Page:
The third type is what many call active safeties. The most common of these are either frame or slide mounted levers, usually designed to be manipulated with the thumb of the shooting hand. Another example would be a built in lock that requires a key to operate. There are others, but for the sake of discussion about firearms likely to be found in law enforcement service, these should suffice for now. I will discuss these various types in more detail later, but we need to consider some basic concepts first.

The first thing I feel that I need to say is that a firearm, any firearm, is simply a tool. It is a potentially deadly tool, to be sure, but a tool nonetheless. Like any tool, the operator must be knowledgeable and trained in its use or the consequences of its misuse can be catastrophic. It is a tool with moving parts that must work together in proper sequence for a task to be successfully performed. You must know how the gun was designed and how the designer intended the gun to be maintained and used. It is an inanimate object that requires human interaction in order for it to work.

I mention this last point because some of the people who want a safety on their gun seem to think that a gun can just jump up and start shooting through its own free will. That isn't surprising given the lack of knowledge that many people have about guns, and the nearly hysterical, neurotic attitude that some people in our society have toward firearms. Such ignorance does influence others. People who use guns, whether professionally or personally, need to know how to use them responsibly, correctly and safely.

That said, I want to talk first about the most important mechanical safety on any gun, the trigger. In any modern firearm found in police service, if you don't touch the trigger, IT WILL NOT FIRE! It is the GO button and if you leave it alone, the gun will be safe. Period. Here is where the most important safety (the brain) has to grasp the significance of this point. Since the early 1980s (and in some areas even before that) we have been training police officers and private citizens alike to keep their fingers off the trigger until they are in the act of intentionally firing the gun. This rule, coupled with: Never point a gun at anything you are not prepared to see destroyed, is, after thirty years of intense training, still violated all too frequently. Too many people have been injured or killed as a result of someone's finger being on the trigger when it simply should not have been.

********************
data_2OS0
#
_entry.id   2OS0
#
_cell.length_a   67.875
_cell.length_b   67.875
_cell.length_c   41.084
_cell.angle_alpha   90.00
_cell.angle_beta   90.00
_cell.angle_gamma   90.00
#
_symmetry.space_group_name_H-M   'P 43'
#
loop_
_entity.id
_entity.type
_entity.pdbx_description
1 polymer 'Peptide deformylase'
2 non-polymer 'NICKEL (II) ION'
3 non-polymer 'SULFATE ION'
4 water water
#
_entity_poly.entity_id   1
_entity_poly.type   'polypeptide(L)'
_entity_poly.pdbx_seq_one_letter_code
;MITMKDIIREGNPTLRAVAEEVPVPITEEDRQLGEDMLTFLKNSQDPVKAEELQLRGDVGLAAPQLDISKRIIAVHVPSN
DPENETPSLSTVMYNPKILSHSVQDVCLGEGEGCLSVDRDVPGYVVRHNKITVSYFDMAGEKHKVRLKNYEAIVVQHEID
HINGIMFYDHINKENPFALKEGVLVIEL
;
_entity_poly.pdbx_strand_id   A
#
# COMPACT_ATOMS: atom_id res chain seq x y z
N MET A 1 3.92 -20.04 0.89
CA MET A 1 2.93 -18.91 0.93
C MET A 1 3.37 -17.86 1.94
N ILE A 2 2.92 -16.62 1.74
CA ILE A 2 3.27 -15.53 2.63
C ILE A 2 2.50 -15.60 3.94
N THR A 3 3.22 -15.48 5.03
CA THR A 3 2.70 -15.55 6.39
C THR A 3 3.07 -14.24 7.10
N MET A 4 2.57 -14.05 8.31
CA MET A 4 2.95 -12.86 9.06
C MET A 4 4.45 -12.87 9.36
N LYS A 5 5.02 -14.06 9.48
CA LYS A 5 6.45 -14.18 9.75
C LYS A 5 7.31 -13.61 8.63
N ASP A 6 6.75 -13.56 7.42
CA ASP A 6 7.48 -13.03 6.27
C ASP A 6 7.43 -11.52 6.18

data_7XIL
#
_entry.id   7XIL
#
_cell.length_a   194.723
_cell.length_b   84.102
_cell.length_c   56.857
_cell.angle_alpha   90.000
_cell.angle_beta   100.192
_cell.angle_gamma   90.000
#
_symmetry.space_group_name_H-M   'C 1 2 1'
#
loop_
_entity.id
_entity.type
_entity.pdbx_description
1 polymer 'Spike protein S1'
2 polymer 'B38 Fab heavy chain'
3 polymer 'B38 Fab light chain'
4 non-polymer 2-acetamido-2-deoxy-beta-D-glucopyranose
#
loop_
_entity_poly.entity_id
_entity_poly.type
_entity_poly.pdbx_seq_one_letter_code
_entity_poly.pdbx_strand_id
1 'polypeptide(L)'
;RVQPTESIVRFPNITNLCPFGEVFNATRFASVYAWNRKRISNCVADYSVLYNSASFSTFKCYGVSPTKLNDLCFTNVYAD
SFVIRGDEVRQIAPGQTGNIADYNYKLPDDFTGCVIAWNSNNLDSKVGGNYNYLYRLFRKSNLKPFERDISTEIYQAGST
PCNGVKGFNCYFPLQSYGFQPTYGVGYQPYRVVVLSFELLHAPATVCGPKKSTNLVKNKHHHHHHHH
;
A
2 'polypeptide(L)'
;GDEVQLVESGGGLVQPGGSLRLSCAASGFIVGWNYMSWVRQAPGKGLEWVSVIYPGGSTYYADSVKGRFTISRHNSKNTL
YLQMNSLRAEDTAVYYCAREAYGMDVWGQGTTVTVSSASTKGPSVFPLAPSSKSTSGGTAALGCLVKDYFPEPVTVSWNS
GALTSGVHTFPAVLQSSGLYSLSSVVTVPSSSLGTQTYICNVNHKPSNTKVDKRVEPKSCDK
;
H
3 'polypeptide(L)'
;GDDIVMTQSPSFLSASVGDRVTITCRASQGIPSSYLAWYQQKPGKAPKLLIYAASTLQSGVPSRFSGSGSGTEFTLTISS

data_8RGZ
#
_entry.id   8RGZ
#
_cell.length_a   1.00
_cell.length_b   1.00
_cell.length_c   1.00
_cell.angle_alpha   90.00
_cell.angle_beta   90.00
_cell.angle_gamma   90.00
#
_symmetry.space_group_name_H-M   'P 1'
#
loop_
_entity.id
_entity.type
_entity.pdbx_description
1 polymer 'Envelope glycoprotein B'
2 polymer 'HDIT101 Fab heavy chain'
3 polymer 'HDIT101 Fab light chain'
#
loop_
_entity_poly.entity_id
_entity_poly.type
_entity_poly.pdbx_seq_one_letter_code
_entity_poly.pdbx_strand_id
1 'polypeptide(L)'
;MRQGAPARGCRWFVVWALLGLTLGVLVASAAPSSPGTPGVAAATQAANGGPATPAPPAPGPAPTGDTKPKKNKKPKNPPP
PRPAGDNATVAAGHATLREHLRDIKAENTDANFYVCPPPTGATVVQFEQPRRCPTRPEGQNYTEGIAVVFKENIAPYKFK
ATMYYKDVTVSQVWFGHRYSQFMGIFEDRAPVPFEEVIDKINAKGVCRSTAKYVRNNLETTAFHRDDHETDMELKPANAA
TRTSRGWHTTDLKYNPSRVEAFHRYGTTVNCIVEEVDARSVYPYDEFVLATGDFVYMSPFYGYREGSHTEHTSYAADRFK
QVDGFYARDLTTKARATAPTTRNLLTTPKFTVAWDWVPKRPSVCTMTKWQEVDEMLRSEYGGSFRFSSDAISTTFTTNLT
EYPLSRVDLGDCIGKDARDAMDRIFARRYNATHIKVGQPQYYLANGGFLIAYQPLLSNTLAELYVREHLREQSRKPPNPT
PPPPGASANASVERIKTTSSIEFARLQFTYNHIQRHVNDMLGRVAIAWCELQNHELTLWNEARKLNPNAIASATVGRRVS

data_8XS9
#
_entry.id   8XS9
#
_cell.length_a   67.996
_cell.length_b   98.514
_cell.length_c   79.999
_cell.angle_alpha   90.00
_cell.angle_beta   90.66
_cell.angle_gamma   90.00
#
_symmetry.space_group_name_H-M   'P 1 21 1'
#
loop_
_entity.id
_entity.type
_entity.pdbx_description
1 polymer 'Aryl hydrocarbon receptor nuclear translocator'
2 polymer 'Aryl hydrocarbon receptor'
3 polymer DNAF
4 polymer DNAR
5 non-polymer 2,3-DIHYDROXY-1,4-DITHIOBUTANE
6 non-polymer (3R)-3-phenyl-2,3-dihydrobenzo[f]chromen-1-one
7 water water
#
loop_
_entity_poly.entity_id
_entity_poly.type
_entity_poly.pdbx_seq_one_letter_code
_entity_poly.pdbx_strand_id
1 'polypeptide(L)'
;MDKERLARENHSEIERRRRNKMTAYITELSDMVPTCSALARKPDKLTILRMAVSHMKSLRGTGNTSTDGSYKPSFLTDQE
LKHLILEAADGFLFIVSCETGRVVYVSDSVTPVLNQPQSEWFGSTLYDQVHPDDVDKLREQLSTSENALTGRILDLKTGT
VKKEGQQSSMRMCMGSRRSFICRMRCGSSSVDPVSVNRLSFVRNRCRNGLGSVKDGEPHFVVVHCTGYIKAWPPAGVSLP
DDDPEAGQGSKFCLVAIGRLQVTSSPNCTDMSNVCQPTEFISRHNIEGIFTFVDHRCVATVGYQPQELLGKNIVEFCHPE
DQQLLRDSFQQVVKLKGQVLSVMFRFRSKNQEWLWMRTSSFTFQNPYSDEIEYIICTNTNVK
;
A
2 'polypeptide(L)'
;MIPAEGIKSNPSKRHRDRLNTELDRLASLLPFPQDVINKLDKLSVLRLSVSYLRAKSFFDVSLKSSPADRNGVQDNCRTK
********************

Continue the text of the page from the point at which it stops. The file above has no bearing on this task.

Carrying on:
This brings up an interesting example of the relationship of the operator to the mechanical safeties on guns. If they can't manage this one simple rule about the trigger, how will they ever be able to manipulate other safeties that may be present? Training is essential, of course, but it must be absorbed and followed, even under intense life-or-death stress. The rules really are simple. Following them is apparently not so easy.

In Part 2 of this topic, I'll get into specifics about different safeties and what you need to know in order to decide if they really do make you, or your gun, safer.